Broken elevator at senior living center causing problems for res - WNEM TV 5

Broken elevator at senior living center causing problems for residents, medical personnel

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A high-rise building, a broken elevator and elderly residents can be a bad combination, especially in a medical emergency.

Maplewood Manor recently underwent a massive renovation, including improvements to its elevators. The work is done but for months the freight elevator routinely used at the senior living center by firefighters and emergency medical personnel has been out of service. 

"It seems like the emergency team is there every weekend to take someone out and they can't get their gurney into the elevator and it's just not right,” said Kay Moore, a resident at Maplewood Manor.

Since October of last year, a multi-million dollar renovation project, including elevator upgrades, has put the passenger and freight elevators out of commission.

The downtime has been staggered.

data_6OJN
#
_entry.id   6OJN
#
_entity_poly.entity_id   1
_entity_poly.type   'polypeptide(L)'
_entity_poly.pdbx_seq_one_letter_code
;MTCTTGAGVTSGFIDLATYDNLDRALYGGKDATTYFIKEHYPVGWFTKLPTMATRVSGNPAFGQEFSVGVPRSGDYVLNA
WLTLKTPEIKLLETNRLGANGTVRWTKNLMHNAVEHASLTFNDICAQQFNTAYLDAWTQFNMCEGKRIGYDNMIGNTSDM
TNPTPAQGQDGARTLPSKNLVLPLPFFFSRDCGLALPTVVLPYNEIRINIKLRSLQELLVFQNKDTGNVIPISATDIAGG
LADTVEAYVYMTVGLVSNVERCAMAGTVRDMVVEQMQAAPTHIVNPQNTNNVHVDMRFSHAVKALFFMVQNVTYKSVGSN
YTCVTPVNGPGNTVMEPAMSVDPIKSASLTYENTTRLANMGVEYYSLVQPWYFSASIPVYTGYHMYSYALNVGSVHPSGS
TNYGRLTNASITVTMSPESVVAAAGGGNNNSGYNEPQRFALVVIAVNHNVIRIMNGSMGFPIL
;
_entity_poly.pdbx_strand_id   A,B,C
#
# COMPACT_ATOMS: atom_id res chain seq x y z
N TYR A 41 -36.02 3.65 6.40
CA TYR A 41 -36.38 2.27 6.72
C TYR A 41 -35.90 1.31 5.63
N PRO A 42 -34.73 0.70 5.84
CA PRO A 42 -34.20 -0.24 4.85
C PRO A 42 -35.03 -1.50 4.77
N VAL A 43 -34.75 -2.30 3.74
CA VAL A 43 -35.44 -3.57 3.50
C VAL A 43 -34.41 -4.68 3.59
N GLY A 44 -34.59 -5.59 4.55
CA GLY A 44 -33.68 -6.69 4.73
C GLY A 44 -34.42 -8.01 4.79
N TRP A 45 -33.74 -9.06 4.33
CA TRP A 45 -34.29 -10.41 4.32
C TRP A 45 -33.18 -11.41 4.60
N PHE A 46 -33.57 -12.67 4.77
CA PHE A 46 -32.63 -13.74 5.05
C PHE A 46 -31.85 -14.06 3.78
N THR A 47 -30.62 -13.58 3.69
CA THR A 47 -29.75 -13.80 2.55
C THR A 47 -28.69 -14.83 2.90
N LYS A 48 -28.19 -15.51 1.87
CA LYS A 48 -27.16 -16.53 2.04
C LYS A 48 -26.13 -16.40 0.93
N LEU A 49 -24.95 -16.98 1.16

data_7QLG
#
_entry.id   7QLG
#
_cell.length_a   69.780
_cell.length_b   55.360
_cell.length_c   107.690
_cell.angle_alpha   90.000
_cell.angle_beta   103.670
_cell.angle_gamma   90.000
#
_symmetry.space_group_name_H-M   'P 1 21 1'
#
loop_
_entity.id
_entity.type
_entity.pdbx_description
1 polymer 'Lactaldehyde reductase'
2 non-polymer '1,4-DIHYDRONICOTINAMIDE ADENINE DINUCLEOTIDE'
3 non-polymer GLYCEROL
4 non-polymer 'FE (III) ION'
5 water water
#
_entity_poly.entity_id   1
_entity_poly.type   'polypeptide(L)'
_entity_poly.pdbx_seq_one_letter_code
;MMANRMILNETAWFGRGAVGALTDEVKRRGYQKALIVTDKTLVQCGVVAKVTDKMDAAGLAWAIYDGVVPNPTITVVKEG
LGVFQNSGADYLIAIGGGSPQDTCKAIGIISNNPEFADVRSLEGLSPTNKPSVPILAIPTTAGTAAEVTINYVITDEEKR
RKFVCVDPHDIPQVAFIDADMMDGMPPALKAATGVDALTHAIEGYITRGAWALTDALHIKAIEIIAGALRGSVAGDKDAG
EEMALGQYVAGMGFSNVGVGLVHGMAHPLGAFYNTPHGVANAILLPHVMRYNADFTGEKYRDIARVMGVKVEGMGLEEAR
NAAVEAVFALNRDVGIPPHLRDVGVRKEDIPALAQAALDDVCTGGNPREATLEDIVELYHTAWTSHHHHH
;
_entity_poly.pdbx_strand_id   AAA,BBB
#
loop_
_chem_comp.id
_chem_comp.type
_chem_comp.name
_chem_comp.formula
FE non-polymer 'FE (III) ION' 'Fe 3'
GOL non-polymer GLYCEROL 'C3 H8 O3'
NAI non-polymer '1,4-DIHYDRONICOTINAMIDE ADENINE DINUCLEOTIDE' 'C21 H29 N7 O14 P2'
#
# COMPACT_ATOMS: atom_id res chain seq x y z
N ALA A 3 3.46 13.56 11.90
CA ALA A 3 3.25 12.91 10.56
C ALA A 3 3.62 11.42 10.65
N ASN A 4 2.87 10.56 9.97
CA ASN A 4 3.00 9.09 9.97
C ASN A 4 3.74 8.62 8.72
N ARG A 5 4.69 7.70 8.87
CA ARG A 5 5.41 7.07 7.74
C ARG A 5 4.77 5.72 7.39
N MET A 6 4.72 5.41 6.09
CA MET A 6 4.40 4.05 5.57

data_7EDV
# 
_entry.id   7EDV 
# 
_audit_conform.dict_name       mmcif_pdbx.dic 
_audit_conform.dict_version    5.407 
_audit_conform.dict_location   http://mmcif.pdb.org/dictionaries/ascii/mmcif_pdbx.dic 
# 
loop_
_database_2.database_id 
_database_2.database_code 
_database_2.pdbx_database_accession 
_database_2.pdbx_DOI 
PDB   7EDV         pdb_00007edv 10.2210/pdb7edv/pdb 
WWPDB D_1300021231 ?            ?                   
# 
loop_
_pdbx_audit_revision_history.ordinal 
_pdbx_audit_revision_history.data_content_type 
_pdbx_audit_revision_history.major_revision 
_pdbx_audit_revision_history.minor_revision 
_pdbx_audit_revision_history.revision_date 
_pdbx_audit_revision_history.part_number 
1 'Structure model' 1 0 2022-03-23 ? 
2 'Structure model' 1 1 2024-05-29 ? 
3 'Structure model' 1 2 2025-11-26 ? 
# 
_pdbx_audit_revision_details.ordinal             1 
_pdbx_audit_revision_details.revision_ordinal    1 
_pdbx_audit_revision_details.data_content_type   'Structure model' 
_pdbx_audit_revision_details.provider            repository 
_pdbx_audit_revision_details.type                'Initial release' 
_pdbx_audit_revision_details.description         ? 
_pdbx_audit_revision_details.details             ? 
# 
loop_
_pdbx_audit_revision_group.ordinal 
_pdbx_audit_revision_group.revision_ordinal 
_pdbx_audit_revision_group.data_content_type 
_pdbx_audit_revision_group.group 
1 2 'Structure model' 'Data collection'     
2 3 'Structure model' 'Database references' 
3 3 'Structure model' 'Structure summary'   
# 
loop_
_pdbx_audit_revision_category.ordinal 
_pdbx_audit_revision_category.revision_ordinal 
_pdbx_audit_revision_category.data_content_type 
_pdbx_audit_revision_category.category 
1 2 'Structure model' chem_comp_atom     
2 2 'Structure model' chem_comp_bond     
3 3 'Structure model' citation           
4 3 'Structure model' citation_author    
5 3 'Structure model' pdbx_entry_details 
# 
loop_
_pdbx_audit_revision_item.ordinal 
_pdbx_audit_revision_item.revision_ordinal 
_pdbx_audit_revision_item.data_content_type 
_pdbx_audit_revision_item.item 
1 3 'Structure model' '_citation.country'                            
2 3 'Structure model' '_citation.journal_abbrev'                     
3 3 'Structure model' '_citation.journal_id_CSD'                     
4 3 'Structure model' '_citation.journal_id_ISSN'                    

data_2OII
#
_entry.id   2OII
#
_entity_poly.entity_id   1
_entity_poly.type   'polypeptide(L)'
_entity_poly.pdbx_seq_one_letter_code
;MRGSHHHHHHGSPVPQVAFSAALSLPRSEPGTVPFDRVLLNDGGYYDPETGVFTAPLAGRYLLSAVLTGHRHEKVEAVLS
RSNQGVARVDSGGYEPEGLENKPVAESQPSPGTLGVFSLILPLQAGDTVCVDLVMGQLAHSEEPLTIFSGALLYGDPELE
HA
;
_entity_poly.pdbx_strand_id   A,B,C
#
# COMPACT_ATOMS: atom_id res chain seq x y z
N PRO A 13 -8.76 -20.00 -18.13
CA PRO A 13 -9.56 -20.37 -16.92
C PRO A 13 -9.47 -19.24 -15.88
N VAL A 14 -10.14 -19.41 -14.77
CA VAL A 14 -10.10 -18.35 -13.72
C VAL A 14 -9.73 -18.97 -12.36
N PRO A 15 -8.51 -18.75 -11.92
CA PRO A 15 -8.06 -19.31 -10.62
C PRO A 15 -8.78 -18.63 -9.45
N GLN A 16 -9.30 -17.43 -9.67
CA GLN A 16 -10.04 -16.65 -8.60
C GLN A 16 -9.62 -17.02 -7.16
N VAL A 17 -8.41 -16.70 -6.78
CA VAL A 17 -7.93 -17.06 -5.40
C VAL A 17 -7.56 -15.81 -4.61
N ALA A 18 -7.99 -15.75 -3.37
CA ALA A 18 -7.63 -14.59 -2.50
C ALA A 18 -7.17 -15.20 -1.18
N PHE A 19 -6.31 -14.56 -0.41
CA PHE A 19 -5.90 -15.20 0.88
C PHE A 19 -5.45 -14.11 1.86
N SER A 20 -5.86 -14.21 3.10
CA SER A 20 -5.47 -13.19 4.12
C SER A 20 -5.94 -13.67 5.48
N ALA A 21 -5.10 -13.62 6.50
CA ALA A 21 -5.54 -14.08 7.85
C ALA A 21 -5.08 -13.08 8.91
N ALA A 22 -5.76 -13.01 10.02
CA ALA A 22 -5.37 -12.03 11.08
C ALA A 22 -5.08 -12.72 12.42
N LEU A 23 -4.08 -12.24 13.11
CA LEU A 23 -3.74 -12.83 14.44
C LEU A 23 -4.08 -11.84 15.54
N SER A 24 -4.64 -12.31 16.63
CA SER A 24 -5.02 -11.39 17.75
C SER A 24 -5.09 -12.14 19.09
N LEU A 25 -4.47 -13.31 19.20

One car is always running but for about four months the freight elevator used to transport elderly patients to the ground floor in medical emergencies has been inoperable.

“No, it isn't [safe] because if they're very ill why would you put them vertical in a wheelchair to bring them down,” Moore said.

Doug Rise, an executive director of the Bay City Housing Commission, said he shares the frustration over getting his elevators up and running again. A state inspector is expected June 1.

“Well, the contractor was completed with his work a week ago and it’s taken that long for them to be able to schedule a state inspector,” Rise said.

Where does that leave residents of Maplewood Manor?

“I’ve mentioned it, I’ve talked to them, I’ve called them. Everyone in the building is complaining but they’re old and they don’t know what to do other than complain to management,” Moore said.

Moore is still a bit frustrated over the situation, but as far as Rise and the building commission is concerned, that elevator is ready to run they are just waiting to get a state inspector out to verify and sign off on it.

A spokesperson from the Elevator Safety Division told TV5 there are only 24 elevator inspectors to cover the entire state, except Detroit. They have to approve work completed by contractors as well as make all the annual inspections. 

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